A year of pandemic teaches a lot, but lessons not learnedPublic health experts say the Covid-19 crisis exposed a lot of weaknesses, which could be used as an opportunity to improve and prepare for the future.
At least two new coronavirus variants—N440K and E48K—are spreading faster in some states of India in recent days, after a consistent decline in new cases. Along with that, several cases of new variants first detected in the United Kingdom, Brazil and South Africa have also been recorded in India.
However, authorities in Nepal have decided to enforce mandatory quarantine for five days to only those arriving from the United Kingdom and South Africa.
Over 2,000 people return to the country via the international airport and thousands of others enter from India via various land crossings every day.
“The pandemic, which started a year ago, exposed a lot of our weaknesses,” Dr Anup Subedee, an infectious disease expert, told the Post. “We could have used the pandemic as an opportunity to strengthen our system and improve our weaknesses but I think our preparation level is not different from before the start of the pandemic.”
Nepal had recorded three cases of a fast spreading new variant of the coronavirus, the one identified in the United Kingdom in December.
The Epidemiology and Disease Control Division said that at least 13 suspected cases of the new variant have been found in Kathmandu and Pokhara. Samples of those people, who came in close contact with the people returning from abroad, were found positive in the polymerase chain reaction tests but negative for s-gene targets.
S-gene target or spike protein is one of the key biological characteristics of SARS-CoV-2, which enables the virus to penetrate host cells and cause infections.
Without spike protein, the coronavirus cannot infect people but doctors say that if the polymerase chain reaction tests are failing to detect the spike proteins in the swab samples of the infected people or negative s-gene target, there is a possibility that the virus may have undergone mutations or the virus could be of a different variant than the one commonly found in the country.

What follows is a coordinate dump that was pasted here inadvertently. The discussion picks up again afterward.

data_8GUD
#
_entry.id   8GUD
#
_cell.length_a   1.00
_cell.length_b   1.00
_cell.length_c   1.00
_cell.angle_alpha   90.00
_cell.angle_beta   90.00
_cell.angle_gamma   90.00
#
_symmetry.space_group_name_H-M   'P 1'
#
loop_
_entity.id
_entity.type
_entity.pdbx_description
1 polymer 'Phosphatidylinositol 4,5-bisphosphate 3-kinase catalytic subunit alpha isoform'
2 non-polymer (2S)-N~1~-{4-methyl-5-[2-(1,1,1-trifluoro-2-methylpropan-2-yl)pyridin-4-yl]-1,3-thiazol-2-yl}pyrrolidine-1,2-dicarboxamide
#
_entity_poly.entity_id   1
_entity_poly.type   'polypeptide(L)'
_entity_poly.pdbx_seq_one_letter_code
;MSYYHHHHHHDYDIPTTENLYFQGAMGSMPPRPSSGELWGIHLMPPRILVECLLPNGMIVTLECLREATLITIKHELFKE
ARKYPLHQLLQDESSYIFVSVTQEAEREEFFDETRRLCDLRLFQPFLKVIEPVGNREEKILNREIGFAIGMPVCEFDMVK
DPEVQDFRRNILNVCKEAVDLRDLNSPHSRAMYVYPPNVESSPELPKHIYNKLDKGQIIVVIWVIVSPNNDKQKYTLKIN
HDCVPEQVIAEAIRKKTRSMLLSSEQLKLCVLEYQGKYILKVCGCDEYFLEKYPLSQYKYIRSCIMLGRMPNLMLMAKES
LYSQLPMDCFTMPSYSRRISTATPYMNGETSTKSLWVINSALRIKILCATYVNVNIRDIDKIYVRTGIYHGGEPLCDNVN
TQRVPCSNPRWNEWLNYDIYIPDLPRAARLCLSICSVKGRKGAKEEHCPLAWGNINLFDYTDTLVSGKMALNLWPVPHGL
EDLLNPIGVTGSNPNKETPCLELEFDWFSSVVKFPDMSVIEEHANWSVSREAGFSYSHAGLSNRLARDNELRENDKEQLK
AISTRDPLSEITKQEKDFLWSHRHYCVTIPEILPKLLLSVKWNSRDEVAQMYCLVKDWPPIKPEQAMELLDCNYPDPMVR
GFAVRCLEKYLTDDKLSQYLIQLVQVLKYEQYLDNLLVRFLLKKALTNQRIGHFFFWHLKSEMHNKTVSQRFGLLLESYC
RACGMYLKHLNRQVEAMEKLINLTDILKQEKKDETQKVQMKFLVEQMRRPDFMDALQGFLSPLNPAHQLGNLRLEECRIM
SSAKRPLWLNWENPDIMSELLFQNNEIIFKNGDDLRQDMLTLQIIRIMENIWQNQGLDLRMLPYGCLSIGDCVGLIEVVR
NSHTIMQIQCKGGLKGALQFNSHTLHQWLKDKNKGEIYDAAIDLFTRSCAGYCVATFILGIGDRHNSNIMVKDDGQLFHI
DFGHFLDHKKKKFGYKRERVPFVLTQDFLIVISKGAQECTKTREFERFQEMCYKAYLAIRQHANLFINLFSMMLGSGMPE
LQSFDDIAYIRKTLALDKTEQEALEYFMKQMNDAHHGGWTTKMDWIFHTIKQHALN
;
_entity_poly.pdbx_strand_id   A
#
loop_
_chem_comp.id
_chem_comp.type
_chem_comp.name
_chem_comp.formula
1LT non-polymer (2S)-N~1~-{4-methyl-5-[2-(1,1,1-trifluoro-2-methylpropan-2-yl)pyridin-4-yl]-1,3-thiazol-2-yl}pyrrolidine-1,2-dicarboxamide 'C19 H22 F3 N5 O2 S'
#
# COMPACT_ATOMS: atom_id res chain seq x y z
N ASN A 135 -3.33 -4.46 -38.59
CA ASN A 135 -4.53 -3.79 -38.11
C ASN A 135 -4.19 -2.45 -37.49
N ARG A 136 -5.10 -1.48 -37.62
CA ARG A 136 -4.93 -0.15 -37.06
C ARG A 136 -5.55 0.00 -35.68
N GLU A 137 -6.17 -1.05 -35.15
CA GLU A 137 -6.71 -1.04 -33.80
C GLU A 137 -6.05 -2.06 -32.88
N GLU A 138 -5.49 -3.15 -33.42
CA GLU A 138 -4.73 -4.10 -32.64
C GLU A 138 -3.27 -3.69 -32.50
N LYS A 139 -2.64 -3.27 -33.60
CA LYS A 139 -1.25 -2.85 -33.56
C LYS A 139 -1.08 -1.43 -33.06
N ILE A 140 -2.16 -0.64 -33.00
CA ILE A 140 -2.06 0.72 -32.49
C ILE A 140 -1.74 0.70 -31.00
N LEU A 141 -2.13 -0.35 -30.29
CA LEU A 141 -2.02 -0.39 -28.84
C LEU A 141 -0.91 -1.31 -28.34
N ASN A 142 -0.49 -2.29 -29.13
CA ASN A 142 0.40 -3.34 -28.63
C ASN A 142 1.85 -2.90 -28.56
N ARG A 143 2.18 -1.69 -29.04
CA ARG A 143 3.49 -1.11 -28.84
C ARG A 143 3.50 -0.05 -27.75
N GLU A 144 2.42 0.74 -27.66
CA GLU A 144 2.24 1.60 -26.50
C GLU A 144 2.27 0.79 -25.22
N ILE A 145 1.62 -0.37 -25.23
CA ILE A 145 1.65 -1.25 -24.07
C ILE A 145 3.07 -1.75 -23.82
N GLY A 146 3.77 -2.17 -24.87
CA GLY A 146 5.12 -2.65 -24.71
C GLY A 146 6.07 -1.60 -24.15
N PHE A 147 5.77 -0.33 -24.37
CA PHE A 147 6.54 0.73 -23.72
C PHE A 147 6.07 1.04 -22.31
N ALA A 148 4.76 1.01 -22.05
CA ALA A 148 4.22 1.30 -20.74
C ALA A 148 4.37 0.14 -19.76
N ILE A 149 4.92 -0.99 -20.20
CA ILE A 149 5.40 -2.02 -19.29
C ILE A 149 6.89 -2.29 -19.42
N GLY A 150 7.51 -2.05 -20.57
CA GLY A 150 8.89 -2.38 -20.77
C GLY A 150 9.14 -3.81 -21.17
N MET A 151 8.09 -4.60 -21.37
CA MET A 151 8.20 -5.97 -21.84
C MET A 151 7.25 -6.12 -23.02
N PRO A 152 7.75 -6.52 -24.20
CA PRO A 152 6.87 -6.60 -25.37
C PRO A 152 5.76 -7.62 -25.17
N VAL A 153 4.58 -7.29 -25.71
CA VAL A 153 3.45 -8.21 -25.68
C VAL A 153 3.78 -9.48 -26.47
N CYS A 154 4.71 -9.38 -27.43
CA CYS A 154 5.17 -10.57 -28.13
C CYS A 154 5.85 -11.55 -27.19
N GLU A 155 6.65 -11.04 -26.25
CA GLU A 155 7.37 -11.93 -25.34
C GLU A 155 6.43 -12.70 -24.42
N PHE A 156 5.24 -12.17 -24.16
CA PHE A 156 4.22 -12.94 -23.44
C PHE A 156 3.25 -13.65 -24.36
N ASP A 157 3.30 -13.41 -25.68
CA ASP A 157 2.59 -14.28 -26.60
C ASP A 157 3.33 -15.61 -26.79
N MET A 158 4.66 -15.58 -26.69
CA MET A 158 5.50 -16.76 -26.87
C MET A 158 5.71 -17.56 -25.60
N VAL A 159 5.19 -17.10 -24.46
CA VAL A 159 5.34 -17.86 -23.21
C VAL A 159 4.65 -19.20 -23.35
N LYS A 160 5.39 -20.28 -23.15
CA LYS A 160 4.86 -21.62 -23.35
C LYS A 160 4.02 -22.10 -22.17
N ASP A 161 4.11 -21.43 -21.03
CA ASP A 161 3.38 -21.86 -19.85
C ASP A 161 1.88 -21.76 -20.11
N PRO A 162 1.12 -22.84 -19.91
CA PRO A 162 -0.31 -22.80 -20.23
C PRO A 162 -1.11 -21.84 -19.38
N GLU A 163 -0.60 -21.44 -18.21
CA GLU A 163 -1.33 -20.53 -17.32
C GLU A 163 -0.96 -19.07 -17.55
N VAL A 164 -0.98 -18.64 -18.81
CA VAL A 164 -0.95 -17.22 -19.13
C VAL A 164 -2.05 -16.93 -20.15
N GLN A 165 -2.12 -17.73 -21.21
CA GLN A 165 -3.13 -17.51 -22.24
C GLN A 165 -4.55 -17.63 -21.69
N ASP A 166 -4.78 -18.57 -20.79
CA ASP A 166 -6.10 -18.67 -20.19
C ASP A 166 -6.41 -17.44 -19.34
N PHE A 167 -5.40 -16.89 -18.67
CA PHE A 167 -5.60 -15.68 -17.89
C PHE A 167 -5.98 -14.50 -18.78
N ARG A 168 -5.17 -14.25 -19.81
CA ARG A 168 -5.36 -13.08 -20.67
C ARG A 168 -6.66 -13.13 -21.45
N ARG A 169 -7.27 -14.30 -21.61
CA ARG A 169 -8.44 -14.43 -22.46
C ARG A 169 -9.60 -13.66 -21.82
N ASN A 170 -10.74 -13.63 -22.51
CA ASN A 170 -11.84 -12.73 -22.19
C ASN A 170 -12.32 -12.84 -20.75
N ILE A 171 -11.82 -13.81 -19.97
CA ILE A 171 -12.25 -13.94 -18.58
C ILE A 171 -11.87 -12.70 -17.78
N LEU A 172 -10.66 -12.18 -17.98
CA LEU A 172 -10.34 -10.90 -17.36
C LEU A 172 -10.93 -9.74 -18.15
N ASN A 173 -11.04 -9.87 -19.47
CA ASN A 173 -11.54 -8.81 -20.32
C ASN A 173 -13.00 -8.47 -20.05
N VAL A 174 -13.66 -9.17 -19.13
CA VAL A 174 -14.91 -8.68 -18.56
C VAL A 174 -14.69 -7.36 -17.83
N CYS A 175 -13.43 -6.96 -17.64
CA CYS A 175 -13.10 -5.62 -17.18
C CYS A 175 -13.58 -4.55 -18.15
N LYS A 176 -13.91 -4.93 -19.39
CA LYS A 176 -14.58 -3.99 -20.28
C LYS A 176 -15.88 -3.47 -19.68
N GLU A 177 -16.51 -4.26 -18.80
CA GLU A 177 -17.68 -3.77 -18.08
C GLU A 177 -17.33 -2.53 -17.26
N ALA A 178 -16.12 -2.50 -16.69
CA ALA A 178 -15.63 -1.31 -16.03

“But no one is monitoring the mutation of virus variants within the country or those that might have come from abroad,” an official at the Department of Health Services, told the Post, asking not to be named. “We have asked people who return from abroad to stay in home quarantine but no agency is monitoring if those people have been following the instructions or not.”
New cases of Covid-19 have seen a steady decline over the past months. But doctors say that negligence towards the risks could be too costly for the nation.
“We should not forget that countries which have successfully contained the spread of infections have been forced to reinforce restrictions due to a rise in new cases caused by new variants,” Dr Sameer Mani Dixit, director of research at the Center for Molecular Dynamics Nepal, told the Post. “We cannot rule out that such conditions will not repeat in our country. But I think we are not prepared for a rise in new infections or another pandemic.”
Doctors say there is a chance for the country acquiring infections seen in any corner of the globe due to people’s movement. And even if the pandemic continues, there is a chance of several emerging diseases spreading in the country.
“This is not the first and nor last pandemic but it exposed our weaknesses, and the capacity of our healthcare care system,” added Dixit. “It taught an important lesson that when a contagious disease spreads throughout the country, everything gets affected and we need to be prepared.”
The coronavirus pandemic not only infected and killed the people but it also hit the health care system hard. Most of the achievements made over the years in health care sectors—maternal health, child health, nutrition, tuberculosis and mental health among others—have been affected.
“The ongoing pandemic teaches us what kind of preparation is needed to deal with a potential new infection, and what kind of alternative arrangements should be made to continue other health services,” Dr Keshav Deuba, a public health epidemiologist, told the Post. “But I think we will suffer the same consequences, if a second wave of the coronavirus comes or any other new infection spreads.”
Doctors say the government should have set up whole-genome sequencing technology at state facilities and shown concern to use the technology available at private centres. Instead of dismantling isolation and quarantine facilities, they should have been improved. Health workers should be trained and prepared psychologically to handle cases, and polymerase chain reaction test laboratories should be utilised properly.
“Active case findings are important not only at present but also in future, which should be done on a regular basis,” added Deuba. “We should focus on it. Awareness also plays an important role in the success of any programme, authorities should pay attention to it.”
Experts say separate mechanisms should be created to deal with major epidemics and pandemics, as the existing multiple layers did not work properly for various reasons.